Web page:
Undoubtedly, Denver Fashion Weekend presented by Schomp BMW is an exciting amalgamation of curling irons, hairspray, eye shadow, hot bods and, of course, fashion. Behind the flashy mayhem, however, lies a complicated construction of operations: How will the event be promoted? Which boutiques will show collections? Where will the event be held? Above all, how are you going to find your seat? Among supplying a talented artillery of makeup artists, hair stylists, graphic designers and photographers, 303 Magazine‘s operational team is answering those very questions. Wearing multiple hats (to potentially shield stress-induced hair loss), 303 Magazine‘s publisher AB Arahonian and editor-in-chief Laura Standley are spearheading these efforts, working endlessly to create an event that is safe and smooth—among the glitz and glamor.

AB Arahonian, Publisher

303: What role are you playing in Denver Fashion Weekend?

AA: I’m the creator of the event and I oversee the entire production.

303: How do you anticipate the fashion industry evolving in the Denver community?

AA: I think it’s been evolving for the past ten years, but it’s now to a point that we hear about more and more younger aspiring hairdressers, designers, makeup artist, models, photographers… We see more and more fashion shows being produced. We see a lot of mom-and-pop boutiques opening in different neighborhoods. I see all of that only continuing to grow and hopefully, we’ll only find more and more people capable of producing (producing anything–jewelry, clothing, photography, etc.).

303: What inspired you and 303 Magazine to create DFW?

AA: 303 has the best fashion team and we wanted to make sure that the right people produced Denver Fashion Weekend events–Denver is an attractive market for out-of-state event producers to come and put their stamp on something like this. I just felt that the local fashion industry should be in control of it. Plus, when you have a sponsor like Schomp BMW, who supports the 303 vision so much, it just seemed like the next step. We are in the fashion world all the time–in other cities, all over the world. So, we just want to make sure it’s here. I’ve always dreamed of having a concept that could last for a week–I think that’s pretty impressive. It’s very difficult in the world that is 303 not to think about producing a show of this caliber. We’re constantly surrounded by talented fashion-oriented people, and it’s so much of what we talk about, work on and believe in. It’s almost like, how can I not do this? It’s what everyone involved in 303 Magazine has always wanted to create.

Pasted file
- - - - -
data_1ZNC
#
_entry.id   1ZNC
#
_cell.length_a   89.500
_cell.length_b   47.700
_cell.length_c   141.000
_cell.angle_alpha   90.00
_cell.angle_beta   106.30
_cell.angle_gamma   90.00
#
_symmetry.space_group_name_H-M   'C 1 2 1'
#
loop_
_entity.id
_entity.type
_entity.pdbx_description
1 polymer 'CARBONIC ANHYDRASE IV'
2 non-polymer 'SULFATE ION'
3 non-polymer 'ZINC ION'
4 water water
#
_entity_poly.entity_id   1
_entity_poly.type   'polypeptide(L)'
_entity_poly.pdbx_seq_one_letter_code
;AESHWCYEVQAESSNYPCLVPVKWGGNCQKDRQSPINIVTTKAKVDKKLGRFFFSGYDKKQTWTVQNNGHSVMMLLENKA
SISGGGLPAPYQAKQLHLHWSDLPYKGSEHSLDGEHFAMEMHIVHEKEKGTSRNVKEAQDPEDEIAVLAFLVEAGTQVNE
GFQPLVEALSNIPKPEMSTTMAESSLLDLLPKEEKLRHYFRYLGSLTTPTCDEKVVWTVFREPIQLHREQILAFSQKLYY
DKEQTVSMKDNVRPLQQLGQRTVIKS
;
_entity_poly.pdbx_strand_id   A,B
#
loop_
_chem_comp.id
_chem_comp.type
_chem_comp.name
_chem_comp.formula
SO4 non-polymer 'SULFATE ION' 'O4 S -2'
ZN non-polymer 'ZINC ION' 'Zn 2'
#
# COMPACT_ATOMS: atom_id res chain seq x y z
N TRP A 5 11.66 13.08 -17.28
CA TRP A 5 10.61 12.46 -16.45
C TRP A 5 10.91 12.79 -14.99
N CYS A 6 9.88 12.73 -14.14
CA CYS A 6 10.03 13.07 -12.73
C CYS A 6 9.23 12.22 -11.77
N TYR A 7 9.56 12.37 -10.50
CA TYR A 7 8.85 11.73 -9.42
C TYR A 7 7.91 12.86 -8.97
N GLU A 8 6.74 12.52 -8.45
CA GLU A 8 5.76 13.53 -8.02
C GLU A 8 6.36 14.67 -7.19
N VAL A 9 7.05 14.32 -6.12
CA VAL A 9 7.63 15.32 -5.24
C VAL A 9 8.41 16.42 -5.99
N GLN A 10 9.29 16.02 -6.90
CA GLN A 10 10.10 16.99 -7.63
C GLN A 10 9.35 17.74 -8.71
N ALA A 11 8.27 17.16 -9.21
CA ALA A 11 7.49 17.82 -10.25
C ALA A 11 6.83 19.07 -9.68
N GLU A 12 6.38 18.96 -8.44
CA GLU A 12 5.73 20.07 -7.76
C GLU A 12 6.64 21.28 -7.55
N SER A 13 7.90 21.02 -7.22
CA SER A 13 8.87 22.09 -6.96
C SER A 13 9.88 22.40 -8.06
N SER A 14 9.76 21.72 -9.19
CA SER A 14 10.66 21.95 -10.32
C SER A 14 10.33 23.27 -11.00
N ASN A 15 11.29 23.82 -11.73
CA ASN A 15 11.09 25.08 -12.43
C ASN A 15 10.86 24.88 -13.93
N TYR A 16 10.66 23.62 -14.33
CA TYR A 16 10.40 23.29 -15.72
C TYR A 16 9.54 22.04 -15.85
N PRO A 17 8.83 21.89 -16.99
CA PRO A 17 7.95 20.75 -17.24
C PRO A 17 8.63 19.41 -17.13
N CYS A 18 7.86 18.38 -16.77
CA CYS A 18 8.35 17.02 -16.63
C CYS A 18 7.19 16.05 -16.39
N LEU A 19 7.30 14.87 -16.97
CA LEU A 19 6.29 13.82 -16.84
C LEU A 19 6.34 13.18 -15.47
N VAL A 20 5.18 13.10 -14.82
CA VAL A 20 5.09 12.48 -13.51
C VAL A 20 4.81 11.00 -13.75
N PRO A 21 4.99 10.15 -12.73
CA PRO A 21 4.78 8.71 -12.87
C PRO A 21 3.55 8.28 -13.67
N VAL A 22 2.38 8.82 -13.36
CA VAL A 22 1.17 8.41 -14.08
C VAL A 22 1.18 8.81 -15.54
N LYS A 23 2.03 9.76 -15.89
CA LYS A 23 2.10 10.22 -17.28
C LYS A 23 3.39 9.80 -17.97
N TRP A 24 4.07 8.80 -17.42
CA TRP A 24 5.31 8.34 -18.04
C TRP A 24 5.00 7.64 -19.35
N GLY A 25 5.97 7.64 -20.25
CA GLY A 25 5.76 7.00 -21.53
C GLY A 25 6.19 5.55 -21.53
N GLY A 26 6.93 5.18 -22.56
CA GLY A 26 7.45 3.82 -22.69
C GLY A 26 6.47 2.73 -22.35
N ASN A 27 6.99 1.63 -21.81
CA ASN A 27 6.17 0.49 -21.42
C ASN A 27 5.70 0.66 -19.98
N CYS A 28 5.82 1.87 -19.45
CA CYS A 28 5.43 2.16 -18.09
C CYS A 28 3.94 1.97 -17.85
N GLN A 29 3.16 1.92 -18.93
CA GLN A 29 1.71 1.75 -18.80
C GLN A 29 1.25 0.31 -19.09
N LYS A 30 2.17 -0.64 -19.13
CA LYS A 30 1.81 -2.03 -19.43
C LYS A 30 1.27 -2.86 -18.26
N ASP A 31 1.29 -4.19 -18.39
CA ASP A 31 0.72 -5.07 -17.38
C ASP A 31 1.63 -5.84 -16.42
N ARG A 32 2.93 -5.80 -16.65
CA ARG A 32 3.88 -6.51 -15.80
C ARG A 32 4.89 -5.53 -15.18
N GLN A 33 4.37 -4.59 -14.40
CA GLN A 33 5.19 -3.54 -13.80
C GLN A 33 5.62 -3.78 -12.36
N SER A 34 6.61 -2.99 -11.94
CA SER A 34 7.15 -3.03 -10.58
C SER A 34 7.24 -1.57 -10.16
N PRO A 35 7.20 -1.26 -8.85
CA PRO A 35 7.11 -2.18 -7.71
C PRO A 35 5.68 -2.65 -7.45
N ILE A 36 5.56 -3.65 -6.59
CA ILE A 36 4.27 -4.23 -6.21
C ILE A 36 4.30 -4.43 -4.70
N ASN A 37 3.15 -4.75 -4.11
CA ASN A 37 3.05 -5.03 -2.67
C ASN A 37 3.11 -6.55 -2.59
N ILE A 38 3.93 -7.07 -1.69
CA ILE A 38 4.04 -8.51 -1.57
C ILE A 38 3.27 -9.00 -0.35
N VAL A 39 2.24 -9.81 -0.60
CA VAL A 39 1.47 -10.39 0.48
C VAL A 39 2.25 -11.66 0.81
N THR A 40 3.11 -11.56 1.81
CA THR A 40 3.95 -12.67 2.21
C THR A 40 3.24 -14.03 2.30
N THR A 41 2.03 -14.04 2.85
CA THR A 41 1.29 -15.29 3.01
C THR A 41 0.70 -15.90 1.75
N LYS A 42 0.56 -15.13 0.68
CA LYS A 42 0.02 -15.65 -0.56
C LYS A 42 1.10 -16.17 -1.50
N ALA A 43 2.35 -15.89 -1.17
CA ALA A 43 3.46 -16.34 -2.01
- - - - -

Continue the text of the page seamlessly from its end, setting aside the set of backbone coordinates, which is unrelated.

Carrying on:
303: Anticipate your state of mind at the Fall/Winter Denver Fashion Weekend shows.

AA: “God, I hope everything comes into place.” [laughs] But, seriously, I just hope that our guests get something out of it and want to come back for more of our shows.

303: What do you love about the fashion industry in Denver?

AA: That it’s still in the beginning phases, and we, as a talented company, have the ability to contribute to it and help make it grow.

303: What’s the most challenging part of overseeing the entire event?

AA: Organization and promotion. Working with the venue, the city, sponsors, show producers, event producers, model agencies–it’s all a matter of keeping everyone organized and seeing the same vision in the end. And, of course, making sure we do our job marketing and promoting the events so that there are guests to see all of the hard work people have put into it.

303: What defines success in an event to you?

AA: The quality of production, the quality of the guests, sponsors’ involvement and the number of seats that we sell.